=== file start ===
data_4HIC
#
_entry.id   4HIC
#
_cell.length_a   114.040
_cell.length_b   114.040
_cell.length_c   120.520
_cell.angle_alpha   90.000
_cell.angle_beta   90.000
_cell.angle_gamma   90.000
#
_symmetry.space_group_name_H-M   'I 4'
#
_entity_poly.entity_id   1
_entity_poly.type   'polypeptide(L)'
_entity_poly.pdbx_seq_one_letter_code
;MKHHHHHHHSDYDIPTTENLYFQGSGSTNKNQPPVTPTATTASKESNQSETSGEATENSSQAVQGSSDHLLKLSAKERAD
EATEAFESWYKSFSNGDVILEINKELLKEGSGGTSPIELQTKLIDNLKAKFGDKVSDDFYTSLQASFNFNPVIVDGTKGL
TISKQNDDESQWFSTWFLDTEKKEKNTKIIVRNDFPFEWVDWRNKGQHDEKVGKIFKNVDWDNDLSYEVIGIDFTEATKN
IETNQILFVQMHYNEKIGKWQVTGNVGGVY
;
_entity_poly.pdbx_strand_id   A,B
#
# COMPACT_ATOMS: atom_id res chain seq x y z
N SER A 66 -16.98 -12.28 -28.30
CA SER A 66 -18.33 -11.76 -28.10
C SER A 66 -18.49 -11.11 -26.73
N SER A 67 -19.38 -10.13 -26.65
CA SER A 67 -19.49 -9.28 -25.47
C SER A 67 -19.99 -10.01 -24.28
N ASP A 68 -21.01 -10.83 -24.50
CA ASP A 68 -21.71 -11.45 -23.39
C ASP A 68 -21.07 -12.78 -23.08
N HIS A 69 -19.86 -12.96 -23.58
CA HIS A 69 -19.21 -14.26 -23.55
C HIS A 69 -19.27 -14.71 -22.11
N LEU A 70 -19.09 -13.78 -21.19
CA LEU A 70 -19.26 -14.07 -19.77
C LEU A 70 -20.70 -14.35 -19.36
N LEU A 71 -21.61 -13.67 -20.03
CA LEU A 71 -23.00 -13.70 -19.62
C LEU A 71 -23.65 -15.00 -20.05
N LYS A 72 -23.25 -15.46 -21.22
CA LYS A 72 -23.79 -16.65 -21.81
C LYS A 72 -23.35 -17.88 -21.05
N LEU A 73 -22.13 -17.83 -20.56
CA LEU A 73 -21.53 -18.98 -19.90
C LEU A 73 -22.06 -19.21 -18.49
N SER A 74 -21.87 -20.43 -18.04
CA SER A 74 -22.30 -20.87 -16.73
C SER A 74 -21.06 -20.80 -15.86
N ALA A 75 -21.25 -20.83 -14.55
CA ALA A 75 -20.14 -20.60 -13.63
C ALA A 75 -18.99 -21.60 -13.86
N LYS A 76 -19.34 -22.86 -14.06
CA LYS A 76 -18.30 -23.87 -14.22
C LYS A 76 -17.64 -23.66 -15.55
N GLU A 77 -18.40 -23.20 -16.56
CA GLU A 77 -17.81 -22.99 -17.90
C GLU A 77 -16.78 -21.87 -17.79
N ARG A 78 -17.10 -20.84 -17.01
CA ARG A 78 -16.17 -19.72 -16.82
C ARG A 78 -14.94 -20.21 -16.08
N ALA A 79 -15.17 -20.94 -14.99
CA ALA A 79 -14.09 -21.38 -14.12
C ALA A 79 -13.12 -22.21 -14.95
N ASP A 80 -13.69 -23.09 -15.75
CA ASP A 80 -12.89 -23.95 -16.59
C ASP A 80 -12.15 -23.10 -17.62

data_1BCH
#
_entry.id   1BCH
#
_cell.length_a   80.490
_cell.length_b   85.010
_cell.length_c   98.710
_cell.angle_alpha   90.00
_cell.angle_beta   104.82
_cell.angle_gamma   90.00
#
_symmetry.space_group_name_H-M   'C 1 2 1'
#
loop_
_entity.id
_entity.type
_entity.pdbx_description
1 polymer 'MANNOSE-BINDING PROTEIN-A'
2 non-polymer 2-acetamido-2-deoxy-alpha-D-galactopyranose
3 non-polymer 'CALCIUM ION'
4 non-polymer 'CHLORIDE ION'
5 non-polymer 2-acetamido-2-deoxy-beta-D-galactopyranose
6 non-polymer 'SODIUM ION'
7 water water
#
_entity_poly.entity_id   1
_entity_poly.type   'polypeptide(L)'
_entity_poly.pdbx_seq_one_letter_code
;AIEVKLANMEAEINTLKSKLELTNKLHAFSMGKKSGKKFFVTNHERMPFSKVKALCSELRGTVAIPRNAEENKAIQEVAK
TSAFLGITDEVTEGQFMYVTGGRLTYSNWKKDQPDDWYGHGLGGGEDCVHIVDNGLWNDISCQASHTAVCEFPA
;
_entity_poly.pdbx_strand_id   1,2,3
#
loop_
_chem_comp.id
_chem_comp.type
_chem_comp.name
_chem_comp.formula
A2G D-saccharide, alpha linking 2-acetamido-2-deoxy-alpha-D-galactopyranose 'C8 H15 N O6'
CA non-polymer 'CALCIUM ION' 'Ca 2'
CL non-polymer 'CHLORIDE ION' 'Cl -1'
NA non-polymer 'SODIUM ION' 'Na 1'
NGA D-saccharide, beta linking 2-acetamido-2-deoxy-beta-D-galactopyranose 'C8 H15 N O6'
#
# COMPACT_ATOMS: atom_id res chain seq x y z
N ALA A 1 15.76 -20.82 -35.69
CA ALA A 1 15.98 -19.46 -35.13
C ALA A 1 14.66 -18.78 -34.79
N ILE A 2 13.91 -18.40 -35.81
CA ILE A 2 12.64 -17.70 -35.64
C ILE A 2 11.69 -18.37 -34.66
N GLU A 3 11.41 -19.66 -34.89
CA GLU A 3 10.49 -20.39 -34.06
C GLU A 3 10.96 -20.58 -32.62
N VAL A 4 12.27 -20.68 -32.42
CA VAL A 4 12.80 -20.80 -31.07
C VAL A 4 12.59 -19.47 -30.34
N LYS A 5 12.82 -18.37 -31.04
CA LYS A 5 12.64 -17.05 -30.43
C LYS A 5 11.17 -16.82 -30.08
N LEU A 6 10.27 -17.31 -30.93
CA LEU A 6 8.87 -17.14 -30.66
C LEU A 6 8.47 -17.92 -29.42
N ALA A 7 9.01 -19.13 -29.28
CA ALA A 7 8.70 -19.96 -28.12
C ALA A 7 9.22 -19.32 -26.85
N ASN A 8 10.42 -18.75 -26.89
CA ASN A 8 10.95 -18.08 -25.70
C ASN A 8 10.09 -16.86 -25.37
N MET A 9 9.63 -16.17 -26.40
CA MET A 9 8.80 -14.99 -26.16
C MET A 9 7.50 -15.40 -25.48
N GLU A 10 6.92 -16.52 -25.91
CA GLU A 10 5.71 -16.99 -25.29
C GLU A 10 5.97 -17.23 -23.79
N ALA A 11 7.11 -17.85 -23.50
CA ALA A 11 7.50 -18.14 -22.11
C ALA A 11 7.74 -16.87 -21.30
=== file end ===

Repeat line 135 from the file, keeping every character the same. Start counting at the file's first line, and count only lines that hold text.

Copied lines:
C ALA A 7 9.22 -19.32 -26.85